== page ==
What a Great Nature Workshop Weekend!

Jan and I were invited by Paulita, Naturalist at Blackwater Falls State Park, to lead the West Virginia Natural History of Plants and Birds Weekend. To me it seemed like a mini West Virginia Wildflower Pilgrimage. We had a smaller group of very interested participants and the best part of it all, to me, was getting to know everyone so well.

Jan presented her The Making of Dolly Sods program Friday afternoon. That evening, I presented my West Virginia Plants that Changed the World program. These were in preparation for our all-day Dolly Sods area field trip on Saturday.

In the Dolly Sods area we drove from Laneville to Bear Rocks, approximately 11 miles, stopping and looking at wildflowers and listening for birds. The first stop was the Dolly Sods Picnic Area to visit the spring and see Golden Saxifrage (Chrysosplenium americanum).

The Dolly Sods Picnic Area spring . (Photo (c) Jan Runyan)
Golden Saxifrage has a tiny flower which you need a magnifier to see. (Photo (c) Bill Beatty)

Golden Saxifrage is an excellent indicator of very clean water. Both public springs on Dolly Sods have it growing there.

Between the spring and the road is a beautiful stand of Bee Balm (Monarda didyma). We discussed West Virginia’s four different Monarda species and how to tell them apart.

Photo (c) Jan Runyan
Bee Balm (Photo (c) Bill Beatty)

A short distance away was the trailhead of Rohrbaugh Plains Trail. This is a great example of how, in a short distance and elevation change, the plant life changes. On the way up one of our class members discovered something quite interesting: a Cordyceps militaris fungus, also known as the Zombie Mushroom because it is a parasite on a variety of insects, especially sphinx moth pupea.

Zombie Mushroom (Cordyceps militaris)

This video tells why it is referred to as the Zombie Mushroom.

To watch the entire video follow this link: https://www.youtube.com/watch?v=cfymmH2rD-s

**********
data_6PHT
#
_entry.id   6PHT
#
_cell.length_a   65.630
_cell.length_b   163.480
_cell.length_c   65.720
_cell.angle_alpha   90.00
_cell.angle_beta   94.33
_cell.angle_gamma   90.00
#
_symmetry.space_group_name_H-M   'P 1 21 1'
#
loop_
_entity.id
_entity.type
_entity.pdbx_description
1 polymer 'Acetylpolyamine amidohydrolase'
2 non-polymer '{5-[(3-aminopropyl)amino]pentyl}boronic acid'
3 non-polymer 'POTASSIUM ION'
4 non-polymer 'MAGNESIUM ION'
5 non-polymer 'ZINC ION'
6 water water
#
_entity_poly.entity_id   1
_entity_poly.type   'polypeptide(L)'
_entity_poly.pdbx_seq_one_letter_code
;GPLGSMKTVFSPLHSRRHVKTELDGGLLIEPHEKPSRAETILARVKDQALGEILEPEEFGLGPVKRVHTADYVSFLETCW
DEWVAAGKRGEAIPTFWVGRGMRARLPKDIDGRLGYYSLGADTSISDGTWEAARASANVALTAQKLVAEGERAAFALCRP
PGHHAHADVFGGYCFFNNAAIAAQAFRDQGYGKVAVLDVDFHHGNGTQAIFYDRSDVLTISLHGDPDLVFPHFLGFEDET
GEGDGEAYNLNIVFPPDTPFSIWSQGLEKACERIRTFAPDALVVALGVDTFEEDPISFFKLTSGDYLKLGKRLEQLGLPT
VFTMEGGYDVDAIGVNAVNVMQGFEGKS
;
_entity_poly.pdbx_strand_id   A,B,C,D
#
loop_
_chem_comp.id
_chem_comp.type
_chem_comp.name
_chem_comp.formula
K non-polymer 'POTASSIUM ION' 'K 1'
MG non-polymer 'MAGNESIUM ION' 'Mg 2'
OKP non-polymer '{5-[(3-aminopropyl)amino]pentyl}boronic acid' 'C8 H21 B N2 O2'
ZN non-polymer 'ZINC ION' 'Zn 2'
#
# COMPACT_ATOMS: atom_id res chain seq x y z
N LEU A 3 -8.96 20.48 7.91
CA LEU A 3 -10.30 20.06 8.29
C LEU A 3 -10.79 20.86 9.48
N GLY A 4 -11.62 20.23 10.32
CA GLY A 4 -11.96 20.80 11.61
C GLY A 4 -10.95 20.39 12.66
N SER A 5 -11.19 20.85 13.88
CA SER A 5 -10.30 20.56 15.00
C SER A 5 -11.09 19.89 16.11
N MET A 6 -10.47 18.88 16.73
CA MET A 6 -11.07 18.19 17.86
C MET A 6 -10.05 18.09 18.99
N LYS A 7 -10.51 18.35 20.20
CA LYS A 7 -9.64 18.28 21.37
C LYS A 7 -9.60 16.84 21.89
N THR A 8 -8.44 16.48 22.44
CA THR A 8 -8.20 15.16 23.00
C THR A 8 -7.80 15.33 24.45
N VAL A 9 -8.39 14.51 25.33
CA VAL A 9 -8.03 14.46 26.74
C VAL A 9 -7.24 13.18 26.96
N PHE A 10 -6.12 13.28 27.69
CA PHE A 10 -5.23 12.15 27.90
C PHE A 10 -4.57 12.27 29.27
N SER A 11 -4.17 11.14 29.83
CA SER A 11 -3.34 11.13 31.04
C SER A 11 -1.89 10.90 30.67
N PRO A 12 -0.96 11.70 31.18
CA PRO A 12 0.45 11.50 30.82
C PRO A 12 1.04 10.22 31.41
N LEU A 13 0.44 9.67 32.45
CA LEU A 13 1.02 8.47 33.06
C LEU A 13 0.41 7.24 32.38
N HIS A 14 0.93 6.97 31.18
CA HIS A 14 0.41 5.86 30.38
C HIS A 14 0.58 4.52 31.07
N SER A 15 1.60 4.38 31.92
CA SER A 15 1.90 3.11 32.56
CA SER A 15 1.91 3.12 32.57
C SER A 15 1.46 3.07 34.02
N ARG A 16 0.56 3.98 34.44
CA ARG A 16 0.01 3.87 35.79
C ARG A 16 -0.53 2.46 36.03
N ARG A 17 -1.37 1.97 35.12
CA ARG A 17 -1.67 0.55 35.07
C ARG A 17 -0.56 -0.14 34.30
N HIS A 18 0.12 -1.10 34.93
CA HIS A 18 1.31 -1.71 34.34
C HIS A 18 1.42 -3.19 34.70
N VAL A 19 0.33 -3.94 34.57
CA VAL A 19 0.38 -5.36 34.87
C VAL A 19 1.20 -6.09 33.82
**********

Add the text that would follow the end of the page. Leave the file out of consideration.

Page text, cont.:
Our next stop on Dolly Sods was a meadow full of Common Milkweed (Asclepias syriaca). The Monarch Butterflies were actively laying eggs and we saw some tiny, tiny monarch caterpillars feeding on the plant.

Common Milkweed (Photo (c) Bill Beatty)
Monarch Butterfly egg (Photo (c) Bill Beatty)

One of the most fascinating finds was on the underside of a milkweed leaf. A group of ants was tending to the “ant cows” a.k.a. aphids. Aphid excrement is referred to as honeydew and the ants collect it for food.

Black Ants tending the “ant cows”. (Photo (c) Jan Runyan)

This meadow also had many Pipevine Swallowtail Butterflies. We knew there had to be Dutchman’s Pipevine (Aristolochia macrophylla), the host plant of the larva, somewhere on Dolly Sods to have so many of the butterflies there. We looked for it, but we were in sunny locations near the road most of the time and those plants prefer shady areas, so we didn’t see it.

Dutchman’s Pipevine and Pipevine Swallowtail Butterfly (Photos (c) Bill Beatty)

We saw many other wildflowers.

A few of the Wild Bleeding Heart (Dicentra eximia) were still in bloom (Photo (c) Bill Beatty)
Indian Pipes (Monotropa uniflora) (Photo (c) Bill Beatty)
Fireweed (Chamaenerion angustifolium) (Photo (c) Bill Beatty)
Oceanorus (Oceanorus leimanthoides) (Photo (c) Bill Beatty)
Turk’s-cap Lily (Lilium superbum) (Photos (c) Bill Beatty)

Next we walked Northland Loop Trail, looking for and finding many kinds of plants.

Hiking Northland Loop toward the Alder Run Bog boardwalk. (Photo (c) Jan Runyan)
Looking at the wetland plants along the boardwalk. (Photo (c) Jan Runyan)

Most fascinating were the insectivorous plants — the sundews.

Spatulate-leaved Sundew (Drosera intermedia), an introduced species (Photo (c) Bill Beatty)
Native Round-leaved Sundew (Drosera rotundifolia) and Cranefly trapped on sticky sundew pad (Photos (c) Bill Beatty)

Just after we explored the Alder Run Bog Boardwalk, one of the predicted rain showers came by, for which we were very glad. The prediction of rain kept home some of the many people who are discovering Dolly Sods this year, so we were able to find parking places in the locations we wanted to explore.

Our next stop was the West Virginia Nature Conservancy’s Bear Rocks Nature Preserve, arguably the most scenic place on Dolly Sods.

The crew of the West Virginia Natural History of Plants and Birds Weekend. (Photo (c) Bill Beatty)

Bear Rocks is very scenic with many outstanding views of the mountain ridges to the east and many wonderful rock formations to explore.

Bear Rocks Escarpment (Photo (c) Bill Beatty)
Exploring a rock formation (Photo (c) Bill Beatty)
Pancake Rock (Photo (c) Bill Beatty)

The last wildflowers we looked at were Wood Lilies (Lilium philadelphicum) growing in the meadows near Bear Rocks.

Wood Lily (Photo (c) Bill Beatty)

After a restroom stop at the Dolly Sods Campground, most of us walked a short distance to the location (mid-August to October) of the Allegheny Front Bird Observatory along the Allegheny Front. We managed to get occasional glimpses of the ridge and valley area of West Virginia to the east through the rain clouds we had worked around all day.

Ridges and Valleys east of the Allegheny Front (Photo (c) Jan Runyan)

On Saturday evening The Avian Conservation Center of Appalachia presented a most excellent and informative program. (http://www.accawv.org/ )